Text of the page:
PARKERSBURG, W.Va.-(WTAP) Update: 9/13/2017 5:20 P.M.
People who have-and have not-been screened as part of the C8 Medical Monitoring Program are invited to a series of meetings throughout the area in October.
The monitoring program is asking people who were screened three years ago or longer to get a follow-up screening.
But those who have not yet signed up for the monitoring are being asked to do so.
The C8 Science Panel found probable links between the chemical and six diseases: pregnancy-induced hypertension (including preeclampsia), kidney cancer, testicular cancer, thyroid disease, ulcerative colitis, and •high cholesterol (hypercholesterolemia).
"Anyone who lives in one of the six affected water districts is eligible, and should have the testing," says C8 lawsuit Attorney Harry Deitzler. "Because if you detect the disease early, it's much more likely to be successfully treated."
The meetings will be held at the following times and locations:
October 9, 2017
Riverside Golf Club
1661 Adamsville Road
Mason, WV 25260
Coolville Volunteer Fire Department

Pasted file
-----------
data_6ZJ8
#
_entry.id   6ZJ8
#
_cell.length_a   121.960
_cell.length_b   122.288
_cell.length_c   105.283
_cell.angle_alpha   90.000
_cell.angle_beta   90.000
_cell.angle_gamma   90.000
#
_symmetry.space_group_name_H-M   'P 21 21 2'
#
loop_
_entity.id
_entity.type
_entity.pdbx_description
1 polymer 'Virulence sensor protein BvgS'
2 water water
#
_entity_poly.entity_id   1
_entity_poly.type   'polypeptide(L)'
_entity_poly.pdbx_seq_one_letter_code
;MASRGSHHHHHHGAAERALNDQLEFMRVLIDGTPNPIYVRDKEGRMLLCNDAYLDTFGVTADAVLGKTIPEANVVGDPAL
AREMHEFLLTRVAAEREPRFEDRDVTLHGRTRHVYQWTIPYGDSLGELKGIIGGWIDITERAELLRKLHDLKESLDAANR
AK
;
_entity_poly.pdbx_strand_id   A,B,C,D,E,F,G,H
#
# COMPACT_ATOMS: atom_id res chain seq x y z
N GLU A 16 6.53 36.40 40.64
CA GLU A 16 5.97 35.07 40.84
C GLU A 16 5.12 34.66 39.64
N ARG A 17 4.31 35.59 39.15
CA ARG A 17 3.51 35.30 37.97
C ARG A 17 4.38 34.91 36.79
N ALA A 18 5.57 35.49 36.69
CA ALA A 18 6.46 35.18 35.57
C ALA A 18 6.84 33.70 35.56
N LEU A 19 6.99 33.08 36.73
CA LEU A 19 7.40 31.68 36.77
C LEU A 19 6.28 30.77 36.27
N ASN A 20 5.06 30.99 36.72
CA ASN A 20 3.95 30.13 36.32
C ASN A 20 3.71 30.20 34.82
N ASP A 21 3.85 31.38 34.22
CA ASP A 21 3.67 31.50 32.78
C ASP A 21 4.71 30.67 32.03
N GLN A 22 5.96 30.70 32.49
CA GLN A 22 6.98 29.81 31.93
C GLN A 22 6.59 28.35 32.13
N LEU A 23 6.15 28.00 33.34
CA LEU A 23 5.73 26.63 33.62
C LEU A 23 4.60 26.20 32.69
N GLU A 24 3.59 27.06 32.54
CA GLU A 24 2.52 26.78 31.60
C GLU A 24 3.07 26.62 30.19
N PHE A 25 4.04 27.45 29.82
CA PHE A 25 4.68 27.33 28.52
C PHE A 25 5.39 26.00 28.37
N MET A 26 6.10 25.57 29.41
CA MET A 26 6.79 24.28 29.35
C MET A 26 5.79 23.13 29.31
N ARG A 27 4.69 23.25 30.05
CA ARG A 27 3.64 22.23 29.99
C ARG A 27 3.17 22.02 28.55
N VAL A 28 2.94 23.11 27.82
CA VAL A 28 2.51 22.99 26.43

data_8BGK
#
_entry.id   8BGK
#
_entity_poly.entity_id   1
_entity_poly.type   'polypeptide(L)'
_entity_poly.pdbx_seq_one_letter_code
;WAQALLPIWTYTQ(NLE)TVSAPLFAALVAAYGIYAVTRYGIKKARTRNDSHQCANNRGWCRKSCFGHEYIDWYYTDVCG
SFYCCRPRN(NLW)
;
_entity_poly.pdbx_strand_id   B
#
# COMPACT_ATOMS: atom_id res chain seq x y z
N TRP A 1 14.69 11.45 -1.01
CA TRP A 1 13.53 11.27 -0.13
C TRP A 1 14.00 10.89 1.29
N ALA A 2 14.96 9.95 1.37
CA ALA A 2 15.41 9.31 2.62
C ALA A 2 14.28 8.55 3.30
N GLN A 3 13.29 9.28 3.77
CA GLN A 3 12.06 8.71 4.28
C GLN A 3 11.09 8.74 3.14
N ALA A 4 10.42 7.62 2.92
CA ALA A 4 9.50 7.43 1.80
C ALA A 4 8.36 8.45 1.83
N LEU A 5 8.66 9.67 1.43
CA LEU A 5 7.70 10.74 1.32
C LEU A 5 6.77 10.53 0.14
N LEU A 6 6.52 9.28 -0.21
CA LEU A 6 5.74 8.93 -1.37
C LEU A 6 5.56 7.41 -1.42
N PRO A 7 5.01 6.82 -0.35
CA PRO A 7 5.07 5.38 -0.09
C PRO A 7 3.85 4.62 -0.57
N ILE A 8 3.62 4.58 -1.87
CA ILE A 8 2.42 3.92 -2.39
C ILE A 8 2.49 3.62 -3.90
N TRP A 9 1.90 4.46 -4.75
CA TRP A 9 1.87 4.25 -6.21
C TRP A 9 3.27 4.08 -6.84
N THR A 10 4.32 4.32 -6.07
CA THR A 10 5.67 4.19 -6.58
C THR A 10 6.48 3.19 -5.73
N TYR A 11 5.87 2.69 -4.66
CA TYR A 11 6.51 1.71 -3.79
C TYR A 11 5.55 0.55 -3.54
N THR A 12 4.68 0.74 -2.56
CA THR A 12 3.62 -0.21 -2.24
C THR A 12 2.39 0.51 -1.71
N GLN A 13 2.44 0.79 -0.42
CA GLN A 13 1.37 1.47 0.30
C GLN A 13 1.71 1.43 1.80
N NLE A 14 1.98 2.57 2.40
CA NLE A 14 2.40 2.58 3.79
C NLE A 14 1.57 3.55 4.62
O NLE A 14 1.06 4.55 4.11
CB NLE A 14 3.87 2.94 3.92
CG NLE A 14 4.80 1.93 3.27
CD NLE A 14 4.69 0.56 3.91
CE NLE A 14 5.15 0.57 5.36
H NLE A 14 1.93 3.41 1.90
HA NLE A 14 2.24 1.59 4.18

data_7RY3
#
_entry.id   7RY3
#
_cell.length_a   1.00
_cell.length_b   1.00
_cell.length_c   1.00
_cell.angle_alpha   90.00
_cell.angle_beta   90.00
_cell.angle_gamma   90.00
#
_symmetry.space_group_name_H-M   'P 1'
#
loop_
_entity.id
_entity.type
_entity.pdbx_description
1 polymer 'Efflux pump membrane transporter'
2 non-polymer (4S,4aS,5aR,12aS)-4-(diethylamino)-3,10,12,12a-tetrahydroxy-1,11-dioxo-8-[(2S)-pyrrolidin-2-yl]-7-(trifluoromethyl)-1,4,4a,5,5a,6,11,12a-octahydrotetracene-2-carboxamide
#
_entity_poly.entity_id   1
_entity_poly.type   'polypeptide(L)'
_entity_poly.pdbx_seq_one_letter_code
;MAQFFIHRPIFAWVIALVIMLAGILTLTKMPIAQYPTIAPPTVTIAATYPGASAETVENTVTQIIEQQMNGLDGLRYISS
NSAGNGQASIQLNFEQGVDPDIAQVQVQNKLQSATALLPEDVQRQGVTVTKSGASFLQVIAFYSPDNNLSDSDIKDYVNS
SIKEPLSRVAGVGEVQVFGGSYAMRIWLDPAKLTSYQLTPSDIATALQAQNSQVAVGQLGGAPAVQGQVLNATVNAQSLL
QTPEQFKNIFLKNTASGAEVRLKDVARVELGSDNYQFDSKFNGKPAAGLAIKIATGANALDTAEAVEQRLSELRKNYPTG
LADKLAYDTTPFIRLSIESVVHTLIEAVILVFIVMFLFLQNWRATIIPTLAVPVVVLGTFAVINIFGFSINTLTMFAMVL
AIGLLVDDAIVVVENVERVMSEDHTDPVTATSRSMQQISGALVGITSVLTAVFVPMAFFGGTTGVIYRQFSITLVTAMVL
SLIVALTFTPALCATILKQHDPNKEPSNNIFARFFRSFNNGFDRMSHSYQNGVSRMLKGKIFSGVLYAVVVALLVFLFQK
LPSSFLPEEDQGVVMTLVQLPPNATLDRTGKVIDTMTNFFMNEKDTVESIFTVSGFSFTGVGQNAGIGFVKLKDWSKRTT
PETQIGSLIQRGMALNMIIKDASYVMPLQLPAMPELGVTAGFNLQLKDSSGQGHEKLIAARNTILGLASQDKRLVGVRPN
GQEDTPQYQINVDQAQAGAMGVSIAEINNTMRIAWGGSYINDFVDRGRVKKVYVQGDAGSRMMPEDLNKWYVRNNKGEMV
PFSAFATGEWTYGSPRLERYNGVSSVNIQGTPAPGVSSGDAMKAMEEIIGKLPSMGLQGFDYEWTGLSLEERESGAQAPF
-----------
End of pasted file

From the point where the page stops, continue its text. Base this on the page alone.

2826 Sixth Street
Coolville, OH 45723
Belpre High School (Gymnasium)
612 3rd Street
Belpre, OH 45714
October 10, 2017
Blennerhassett Hotel (Ballroom)
320 Market Street
Parkersburg, WV 26101
Meigs County District Public Library
216 W Main Street
Pomeroy, OH 45769
Historic Lowe Hotel
401 Main Street
Point Pleasant, WV 25550
If you’d like to attend an informational meeting, please send an email to:
Or call 1-888-499-2553 Monday through Friday between 9:00am-9:00pm Eastern Time to let the Medical Monitoring program know which meeting you would like to attend.
After an independent science panel determined the effects of C8, a medical monitoring process was opened to the public.
To date, only 5,000 of the 90,000 eligible to take part in that program have done so.
The attorney appointed to conduct that program says there could be a number of reasons for that low participation rate.
But he adds the low number itself is not unusual.
"I was hoping that what we would find is a population that knew it was exposed, and was worried, and therefore eager to avail themselves of the program," Michael Rozen says. "They have not done that."
Rozen says a panel will begin its review in September on the conditions of the people who have taken part in the program.
But the opportunity to participate will not end at that time.
Rozen believes once the panel releases its findings, more people will be encouraged to take part.
You can find out more about the medical monitoring program by going to our "Hot Button".